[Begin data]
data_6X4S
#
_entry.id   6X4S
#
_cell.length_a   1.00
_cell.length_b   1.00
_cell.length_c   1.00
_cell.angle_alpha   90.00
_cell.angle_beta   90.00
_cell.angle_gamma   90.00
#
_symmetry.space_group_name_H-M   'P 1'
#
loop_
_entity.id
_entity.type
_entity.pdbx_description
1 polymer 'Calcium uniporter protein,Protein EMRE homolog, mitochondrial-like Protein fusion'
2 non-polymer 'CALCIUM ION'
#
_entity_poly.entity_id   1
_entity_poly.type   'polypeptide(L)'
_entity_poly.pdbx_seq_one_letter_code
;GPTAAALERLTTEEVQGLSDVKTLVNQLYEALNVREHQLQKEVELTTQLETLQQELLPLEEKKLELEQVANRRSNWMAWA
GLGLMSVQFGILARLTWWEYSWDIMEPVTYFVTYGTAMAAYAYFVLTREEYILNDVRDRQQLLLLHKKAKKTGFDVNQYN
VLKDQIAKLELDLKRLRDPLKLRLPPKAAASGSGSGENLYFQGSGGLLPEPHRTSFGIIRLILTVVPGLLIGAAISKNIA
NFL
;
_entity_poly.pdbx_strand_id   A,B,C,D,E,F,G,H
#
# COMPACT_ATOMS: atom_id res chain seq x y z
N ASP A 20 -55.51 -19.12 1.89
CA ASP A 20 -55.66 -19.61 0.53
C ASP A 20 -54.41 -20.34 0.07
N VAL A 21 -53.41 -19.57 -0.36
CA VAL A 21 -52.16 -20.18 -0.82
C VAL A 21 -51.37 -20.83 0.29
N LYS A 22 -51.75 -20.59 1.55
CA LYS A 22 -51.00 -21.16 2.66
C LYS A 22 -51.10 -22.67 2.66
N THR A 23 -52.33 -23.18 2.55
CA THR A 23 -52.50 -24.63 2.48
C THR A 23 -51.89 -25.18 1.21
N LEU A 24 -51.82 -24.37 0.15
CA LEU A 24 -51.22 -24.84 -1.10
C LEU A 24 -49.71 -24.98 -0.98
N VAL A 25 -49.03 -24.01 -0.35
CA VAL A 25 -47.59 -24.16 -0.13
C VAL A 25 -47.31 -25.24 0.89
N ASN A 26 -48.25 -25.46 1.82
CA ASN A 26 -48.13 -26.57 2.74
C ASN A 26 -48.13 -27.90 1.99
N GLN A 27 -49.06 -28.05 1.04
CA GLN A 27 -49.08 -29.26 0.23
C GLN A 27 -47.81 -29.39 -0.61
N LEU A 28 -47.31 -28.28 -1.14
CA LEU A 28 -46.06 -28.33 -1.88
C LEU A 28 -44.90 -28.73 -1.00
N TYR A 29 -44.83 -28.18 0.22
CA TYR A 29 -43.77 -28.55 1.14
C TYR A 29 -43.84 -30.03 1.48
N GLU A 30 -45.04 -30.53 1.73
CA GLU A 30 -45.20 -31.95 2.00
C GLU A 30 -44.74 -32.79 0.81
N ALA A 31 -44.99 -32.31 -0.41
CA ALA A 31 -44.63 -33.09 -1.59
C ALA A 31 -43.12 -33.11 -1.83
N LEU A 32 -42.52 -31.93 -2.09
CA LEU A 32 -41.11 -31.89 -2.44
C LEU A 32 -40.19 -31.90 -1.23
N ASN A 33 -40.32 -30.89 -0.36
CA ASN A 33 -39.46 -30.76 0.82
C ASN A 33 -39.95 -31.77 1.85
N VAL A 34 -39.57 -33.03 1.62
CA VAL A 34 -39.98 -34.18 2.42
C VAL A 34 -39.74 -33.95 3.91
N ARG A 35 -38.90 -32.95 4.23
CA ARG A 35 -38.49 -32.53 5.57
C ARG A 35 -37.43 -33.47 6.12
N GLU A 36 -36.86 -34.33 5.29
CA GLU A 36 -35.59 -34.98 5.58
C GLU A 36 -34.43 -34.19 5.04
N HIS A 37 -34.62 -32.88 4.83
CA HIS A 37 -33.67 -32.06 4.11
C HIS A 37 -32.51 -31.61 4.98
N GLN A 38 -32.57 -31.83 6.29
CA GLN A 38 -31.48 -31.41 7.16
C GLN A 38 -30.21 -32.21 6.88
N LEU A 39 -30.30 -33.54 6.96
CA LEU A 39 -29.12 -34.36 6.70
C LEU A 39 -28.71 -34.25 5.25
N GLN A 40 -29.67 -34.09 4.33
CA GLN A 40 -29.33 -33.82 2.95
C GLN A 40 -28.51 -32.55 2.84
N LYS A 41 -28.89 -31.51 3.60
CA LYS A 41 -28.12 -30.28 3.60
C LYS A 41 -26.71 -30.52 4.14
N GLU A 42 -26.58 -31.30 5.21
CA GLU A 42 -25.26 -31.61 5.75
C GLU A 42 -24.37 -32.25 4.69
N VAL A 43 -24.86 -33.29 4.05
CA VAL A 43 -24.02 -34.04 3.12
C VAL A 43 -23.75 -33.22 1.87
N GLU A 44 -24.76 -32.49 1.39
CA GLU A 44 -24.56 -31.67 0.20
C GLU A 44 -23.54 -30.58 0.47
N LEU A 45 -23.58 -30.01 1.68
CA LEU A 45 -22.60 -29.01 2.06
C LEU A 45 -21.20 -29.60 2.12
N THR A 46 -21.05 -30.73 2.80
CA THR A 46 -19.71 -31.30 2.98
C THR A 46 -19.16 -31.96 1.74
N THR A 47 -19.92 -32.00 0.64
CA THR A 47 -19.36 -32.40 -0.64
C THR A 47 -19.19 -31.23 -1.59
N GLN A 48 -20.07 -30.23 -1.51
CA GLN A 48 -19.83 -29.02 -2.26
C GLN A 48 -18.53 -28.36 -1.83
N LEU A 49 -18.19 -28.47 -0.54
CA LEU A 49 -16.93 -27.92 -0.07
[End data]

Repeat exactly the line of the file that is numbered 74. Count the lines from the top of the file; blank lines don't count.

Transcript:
N VAL A 34 -39.57 -33.03 1.62